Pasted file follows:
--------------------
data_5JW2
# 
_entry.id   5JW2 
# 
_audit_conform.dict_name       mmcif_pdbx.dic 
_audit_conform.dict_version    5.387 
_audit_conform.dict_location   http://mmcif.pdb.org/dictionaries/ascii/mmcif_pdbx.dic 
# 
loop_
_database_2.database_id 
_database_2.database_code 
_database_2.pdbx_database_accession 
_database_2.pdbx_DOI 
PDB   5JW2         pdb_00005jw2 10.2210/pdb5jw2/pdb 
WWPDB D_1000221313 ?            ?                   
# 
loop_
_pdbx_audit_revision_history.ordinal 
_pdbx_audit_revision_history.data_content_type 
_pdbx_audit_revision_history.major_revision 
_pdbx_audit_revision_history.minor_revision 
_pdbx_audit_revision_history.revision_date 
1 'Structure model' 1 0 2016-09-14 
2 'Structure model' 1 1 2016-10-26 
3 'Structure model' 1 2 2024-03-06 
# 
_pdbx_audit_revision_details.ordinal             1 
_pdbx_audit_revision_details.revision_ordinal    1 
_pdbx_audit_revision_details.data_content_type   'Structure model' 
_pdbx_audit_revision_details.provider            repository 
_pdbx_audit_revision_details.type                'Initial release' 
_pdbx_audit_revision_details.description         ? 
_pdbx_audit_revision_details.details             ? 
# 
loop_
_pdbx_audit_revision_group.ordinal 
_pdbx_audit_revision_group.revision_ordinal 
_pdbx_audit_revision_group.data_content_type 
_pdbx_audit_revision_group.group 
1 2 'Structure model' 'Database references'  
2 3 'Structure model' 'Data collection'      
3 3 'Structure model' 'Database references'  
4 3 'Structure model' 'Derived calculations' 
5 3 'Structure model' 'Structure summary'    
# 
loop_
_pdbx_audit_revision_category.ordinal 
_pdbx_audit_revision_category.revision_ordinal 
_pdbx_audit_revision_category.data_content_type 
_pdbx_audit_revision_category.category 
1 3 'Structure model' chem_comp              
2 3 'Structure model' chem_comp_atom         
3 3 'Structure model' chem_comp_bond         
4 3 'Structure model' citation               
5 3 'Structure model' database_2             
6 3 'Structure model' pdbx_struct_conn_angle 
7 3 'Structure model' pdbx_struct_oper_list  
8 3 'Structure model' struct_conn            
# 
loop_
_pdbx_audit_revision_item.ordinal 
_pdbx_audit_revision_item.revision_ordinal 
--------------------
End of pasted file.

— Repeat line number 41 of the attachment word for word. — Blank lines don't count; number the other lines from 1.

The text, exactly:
2 3 'Structure model' 'Data collection'      